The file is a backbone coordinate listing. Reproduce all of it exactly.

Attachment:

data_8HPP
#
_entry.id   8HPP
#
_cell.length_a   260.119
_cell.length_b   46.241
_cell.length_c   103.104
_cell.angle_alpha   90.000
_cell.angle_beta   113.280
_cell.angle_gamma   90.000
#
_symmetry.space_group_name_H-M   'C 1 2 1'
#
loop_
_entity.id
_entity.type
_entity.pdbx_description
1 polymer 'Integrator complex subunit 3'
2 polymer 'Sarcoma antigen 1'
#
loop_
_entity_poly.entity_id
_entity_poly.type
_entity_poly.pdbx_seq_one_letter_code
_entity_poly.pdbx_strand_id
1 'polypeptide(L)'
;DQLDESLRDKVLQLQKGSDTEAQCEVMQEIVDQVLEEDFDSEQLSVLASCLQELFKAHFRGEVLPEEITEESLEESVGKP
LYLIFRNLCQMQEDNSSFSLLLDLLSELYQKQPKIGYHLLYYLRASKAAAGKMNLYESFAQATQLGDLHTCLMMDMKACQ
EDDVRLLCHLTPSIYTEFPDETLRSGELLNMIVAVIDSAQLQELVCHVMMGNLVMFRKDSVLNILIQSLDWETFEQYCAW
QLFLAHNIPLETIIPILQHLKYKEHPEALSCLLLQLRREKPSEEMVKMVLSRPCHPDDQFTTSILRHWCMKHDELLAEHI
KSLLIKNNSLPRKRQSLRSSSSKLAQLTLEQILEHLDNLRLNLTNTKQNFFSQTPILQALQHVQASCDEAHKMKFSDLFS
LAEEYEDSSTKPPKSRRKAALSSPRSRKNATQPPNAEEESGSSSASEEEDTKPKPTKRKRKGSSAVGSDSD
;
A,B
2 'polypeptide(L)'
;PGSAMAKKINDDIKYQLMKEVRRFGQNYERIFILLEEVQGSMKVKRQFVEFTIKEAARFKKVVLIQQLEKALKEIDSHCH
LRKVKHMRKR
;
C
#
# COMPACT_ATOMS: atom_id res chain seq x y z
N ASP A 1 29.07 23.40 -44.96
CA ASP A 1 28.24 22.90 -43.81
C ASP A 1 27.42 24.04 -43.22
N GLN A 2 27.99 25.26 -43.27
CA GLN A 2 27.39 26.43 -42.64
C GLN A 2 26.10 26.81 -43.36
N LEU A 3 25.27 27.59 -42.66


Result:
data_8HPP
#
_entry.id   8HPP
#
_cell.length_a   260.119
_cell.length_b   46.241
_cell.length_c   103.104
_cell.angle_alpha   90.000
_cell.angle_beta   113.280
_cell.angle_gamma   90.000
#
_symmetry.space_group_name_H-M   'C 1 2 1'
#
loop_
_entity.id
_entity.type
_entity.pdbx_description
1 polymer 'Integrator complex subunit 3'
2 polymer 'Sarcoma antigen 1'
#
loop_
_entity_poly.entity_id
_entity_poly.type
_entity_poly.pdbx_seq_one_letter_code
_entity_poly.pdbx_strand_id
1 'polypeptide(L)'
;DQLDESLRDKVLQLQKGSDTEAQCEVMQEIVDQVLEEDFDSEQLSVLASCLQELFKAHFRGEVLPEEITEESLEESVGKP
LYLIFRNLCQMQEDNSSFSLLLDLLSELYQKQPKIGYHLLYYLRASKAAAGKMNLYESFAQATQLGDLHTCLMMDMKACQ
EDDVRLLCHLTPSIYTEFPDETLRSGELLNMIVAVIDSAQLQELVCHVMMGNLVMFRKDSVLNILIQSLDWETFEQYCAW
QLFLAHNIPLETIIPILQHLKYKEHPEALSCLLLQLRREKPSEEMVKMVLSRPCHPDDQFTTSILRHWCMKHDELLAEHI
KSLLIKNNSLPRKRQSLRSSSSKLAQLTLEQILEHLDNLRLNLTNTKQNFFSQTPILQALQHVQASCDEAHKMKFSDLFS
LAEEYEDSSTKPPKSRRKAALSSPRSRKNATQPPNAEEESGSSSASEEEDTKPKPTKRKRKGSSAVGSDSD
;
A,B
2 'polypeptide(L)'
;PGSAMAKKINDDIKYQLMKEVRRFGQNYERIFILLEEVQGSMKVKRQFVEFTIKEAARFKKVVLIQQLEKALKEIDSHCH
LRKVKHMRKR
;
C
#
# COMPACT_ATOMS: atom_id res chain seq x y z
N ASP A 1 29.07 23.40 -44.96
CA ASP A 1 28.24 22.90 -43.81
C ASP A 1 27.42 24.04 -43.22
N GLN A 2 27.99 25.26 -43.27
CA GLN A 2 27.39 26.43 -42.64
C GLN A 2 26.10 26.81 -43.36
N LEU A 3 25.27 27.59 -42.66